As I flicked through the Independent on my way to work today trying vainly to find some real news (of which more tomorrow) I was vaguely aware of Keanu Reeves entering my consciousness. Not a frequent occurrence I can assure you. Maybe there was a story about him in the gossip section. I turned to the film pages of the magazine, read a pretty damning review of Jet Li’s new martial arts flick Fearless, and scanned the rest of the page to see what else was on offer. Nothing which rated more than two stars out of five. But because Keanu Reeves was strangely on my mind my eye lingered on the film title The Lake House and my subconscious pulled together the various factoids lodged deep in my memory from browsing the koreanfilm.org forums. It’s the Il Mare remake co-starring Sandra Bullock.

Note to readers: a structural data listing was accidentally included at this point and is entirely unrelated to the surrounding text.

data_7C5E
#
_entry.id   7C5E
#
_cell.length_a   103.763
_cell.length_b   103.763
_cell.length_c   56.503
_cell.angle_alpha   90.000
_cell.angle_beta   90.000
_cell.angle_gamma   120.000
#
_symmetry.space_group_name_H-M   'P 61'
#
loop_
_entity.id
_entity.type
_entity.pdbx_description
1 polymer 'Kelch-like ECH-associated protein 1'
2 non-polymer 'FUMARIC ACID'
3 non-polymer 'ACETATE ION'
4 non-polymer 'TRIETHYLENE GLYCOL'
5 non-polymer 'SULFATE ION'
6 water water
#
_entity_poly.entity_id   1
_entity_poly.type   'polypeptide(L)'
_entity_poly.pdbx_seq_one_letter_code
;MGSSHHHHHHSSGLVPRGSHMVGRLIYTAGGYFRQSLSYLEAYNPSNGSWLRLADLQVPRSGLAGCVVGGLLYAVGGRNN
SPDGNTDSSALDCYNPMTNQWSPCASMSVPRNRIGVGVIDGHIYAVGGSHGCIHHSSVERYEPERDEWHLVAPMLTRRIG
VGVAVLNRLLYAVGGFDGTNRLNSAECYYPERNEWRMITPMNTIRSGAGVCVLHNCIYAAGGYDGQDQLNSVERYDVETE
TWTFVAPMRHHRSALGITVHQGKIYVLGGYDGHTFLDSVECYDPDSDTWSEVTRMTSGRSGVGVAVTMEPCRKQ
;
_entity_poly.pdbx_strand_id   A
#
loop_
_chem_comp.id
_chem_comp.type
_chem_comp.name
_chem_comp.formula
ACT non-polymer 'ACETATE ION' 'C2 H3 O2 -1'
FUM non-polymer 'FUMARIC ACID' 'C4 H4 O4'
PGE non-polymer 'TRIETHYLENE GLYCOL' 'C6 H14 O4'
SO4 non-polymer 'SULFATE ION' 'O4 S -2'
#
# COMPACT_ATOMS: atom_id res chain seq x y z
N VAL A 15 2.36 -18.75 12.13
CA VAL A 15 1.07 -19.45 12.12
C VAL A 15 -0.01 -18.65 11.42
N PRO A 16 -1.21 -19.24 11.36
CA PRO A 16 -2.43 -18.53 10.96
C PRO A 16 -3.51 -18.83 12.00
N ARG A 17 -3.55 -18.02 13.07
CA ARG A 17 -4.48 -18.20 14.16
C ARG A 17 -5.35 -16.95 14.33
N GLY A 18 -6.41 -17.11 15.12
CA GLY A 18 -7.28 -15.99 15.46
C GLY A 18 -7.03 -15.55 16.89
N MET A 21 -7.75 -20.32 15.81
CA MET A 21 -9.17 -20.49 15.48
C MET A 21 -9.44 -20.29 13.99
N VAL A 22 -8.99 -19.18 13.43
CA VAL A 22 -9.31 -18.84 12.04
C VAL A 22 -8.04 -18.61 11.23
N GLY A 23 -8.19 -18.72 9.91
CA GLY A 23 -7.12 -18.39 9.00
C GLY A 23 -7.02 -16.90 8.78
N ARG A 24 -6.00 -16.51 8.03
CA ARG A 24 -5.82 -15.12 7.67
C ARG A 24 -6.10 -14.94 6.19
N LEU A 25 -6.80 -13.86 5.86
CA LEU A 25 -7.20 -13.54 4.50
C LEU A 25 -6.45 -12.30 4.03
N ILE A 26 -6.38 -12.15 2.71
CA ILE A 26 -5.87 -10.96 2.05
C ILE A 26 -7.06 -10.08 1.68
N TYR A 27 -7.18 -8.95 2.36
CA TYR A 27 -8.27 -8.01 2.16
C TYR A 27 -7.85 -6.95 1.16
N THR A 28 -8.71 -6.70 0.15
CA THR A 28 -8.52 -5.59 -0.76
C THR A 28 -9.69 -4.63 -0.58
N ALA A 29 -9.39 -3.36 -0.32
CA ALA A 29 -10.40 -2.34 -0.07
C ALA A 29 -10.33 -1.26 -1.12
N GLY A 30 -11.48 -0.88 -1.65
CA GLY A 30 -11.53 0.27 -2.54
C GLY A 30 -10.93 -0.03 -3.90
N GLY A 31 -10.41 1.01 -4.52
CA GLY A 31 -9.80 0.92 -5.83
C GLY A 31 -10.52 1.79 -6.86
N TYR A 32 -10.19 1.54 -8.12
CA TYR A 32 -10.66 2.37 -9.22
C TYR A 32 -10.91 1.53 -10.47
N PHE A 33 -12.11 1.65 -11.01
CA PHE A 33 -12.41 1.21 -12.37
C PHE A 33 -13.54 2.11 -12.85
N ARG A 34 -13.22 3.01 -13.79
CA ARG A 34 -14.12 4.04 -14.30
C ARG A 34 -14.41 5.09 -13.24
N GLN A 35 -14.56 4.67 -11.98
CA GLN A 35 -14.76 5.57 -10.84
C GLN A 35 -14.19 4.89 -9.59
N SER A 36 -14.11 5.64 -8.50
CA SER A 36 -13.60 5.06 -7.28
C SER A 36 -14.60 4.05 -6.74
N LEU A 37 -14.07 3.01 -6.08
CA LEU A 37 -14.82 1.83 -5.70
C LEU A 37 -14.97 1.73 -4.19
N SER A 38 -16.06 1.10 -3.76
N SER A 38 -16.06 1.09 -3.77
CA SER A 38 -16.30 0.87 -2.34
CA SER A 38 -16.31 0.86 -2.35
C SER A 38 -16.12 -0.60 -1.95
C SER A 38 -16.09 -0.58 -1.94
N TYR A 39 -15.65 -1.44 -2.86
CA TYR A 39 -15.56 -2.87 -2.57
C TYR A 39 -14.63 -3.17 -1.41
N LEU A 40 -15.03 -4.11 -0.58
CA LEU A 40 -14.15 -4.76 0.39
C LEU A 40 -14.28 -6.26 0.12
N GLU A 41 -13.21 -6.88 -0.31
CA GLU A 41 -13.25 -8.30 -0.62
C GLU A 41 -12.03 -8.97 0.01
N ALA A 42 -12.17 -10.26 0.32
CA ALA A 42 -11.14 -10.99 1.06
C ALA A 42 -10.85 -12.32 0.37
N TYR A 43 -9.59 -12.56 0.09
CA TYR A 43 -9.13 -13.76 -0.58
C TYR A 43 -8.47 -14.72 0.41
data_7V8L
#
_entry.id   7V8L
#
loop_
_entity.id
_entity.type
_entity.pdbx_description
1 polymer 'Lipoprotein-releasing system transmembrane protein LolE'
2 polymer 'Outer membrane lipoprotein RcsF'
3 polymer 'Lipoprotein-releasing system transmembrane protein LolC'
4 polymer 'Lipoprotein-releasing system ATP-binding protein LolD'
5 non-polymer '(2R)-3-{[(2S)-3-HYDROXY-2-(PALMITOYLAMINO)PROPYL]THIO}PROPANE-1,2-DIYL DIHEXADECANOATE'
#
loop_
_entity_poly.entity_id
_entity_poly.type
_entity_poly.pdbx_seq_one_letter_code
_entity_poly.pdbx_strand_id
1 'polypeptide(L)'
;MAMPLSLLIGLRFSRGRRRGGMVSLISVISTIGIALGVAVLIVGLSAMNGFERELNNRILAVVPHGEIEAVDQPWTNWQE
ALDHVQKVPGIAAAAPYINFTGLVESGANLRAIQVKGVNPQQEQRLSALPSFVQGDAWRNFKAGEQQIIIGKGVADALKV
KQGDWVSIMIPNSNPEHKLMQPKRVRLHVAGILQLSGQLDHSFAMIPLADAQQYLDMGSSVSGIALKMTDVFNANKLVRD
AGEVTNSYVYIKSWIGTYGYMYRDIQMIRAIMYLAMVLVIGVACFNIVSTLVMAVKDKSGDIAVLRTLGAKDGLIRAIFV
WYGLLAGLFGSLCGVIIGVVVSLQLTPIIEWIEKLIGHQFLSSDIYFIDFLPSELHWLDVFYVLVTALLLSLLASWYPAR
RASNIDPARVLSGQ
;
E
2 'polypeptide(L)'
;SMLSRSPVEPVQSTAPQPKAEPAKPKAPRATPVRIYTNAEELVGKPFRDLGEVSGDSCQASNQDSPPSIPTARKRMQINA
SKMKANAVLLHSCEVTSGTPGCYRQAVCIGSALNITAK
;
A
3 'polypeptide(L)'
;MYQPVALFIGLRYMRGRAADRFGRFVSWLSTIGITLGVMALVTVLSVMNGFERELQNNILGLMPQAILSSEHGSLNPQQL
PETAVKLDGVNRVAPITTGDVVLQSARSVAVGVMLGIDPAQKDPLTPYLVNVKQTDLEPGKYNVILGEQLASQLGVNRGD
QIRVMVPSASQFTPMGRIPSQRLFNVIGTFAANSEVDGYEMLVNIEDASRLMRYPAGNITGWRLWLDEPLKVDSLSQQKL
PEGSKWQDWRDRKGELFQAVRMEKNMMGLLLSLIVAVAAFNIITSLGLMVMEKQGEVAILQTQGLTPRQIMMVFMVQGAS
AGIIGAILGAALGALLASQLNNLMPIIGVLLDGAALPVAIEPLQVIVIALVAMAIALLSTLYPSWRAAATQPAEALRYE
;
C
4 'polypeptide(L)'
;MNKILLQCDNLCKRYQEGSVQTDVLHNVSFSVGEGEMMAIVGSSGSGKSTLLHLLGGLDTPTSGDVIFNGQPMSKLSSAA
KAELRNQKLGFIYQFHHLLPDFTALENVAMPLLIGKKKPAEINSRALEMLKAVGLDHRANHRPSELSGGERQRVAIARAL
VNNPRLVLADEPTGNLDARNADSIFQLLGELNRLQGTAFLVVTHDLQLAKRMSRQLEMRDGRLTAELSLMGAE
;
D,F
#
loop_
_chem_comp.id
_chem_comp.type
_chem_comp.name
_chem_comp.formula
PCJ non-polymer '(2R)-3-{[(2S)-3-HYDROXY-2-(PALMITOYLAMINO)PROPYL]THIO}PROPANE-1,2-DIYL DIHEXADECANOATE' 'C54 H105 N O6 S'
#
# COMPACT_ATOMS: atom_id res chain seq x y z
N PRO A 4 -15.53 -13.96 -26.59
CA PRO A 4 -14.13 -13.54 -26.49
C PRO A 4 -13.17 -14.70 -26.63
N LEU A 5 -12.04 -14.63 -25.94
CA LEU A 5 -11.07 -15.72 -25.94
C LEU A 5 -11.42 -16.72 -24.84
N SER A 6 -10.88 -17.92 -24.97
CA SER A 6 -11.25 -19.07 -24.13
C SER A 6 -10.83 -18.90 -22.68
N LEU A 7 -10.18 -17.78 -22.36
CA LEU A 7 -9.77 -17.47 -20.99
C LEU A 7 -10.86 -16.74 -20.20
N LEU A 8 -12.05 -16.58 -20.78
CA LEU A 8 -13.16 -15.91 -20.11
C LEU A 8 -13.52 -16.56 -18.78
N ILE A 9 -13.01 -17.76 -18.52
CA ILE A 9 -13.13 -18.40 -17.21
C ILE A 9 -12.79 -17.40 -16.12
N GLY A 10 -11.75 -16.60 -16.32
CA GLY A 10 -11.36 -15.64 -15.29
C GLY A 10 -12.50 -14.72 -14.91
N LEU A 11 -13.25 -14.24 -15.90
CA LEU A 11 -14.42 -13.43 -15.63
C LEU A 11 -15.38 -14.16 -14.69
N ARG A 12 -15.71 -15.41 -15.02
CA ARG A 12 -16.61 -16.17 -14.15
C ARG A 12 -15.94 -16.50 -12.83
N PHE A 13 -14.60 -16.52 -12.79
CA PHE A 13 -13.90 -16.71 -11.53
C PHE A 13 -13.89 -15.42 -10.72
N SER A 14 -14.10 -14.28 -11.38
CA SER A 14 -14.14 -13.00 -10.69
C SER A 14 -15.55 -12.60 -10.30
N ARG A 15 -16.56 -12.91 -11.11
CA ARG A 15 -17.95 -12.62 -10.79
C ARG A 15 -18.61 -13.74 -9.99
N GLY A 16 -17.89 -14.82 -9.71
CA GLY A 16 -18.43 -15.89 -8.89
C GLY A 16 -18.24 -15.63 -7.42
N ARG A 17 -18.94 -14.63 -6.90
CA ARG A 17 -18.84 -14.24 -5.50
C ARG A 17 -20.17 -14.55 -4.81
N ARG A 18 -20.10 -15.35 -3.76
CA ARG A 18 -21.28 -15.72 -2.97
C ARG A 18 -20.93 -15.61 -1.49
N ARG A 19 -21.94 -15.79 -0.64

The reviewer didn’t like the film any more than he liked Fearless.
Reeves is amiable as ever in his woodenly inexpressive way, and Bullock plays along adequately, but the feyness of the enterprise and Rachel Portman’s maddening score grate on the nerves. You’d have to really hate football to seek refuge in this particular house.
I wasn’t particularly fond of the Korean original:
Scenes too short and jumpy. Annoying music. Stupid time-machine letter box
is what I jotted down when I watched Il Mare a couple of years ago. I also remember being amazed at the lack of planning controls in Korea, that such a brutal portakabin on stilts1 could be built on an outstandingly beautiful bit of coastline. I’ll go back to the Korean original one day to see if I like it more the second time round. I certainly won’t be wasting two hours of my life to acquire more first-hand evidence that Hollywood remakes aren’t as good as the originals: I need to catch up on the YesAsia deliveries I haven’t been watching because I’ve been spending too much time building this site. The Lake House seems to be on fairly wide release, so form your own views. But my guess is you’ll be better off watching the football or Fearless.
- It seems from the above image that the ghastliness of the original Korean construction is preserved in the remake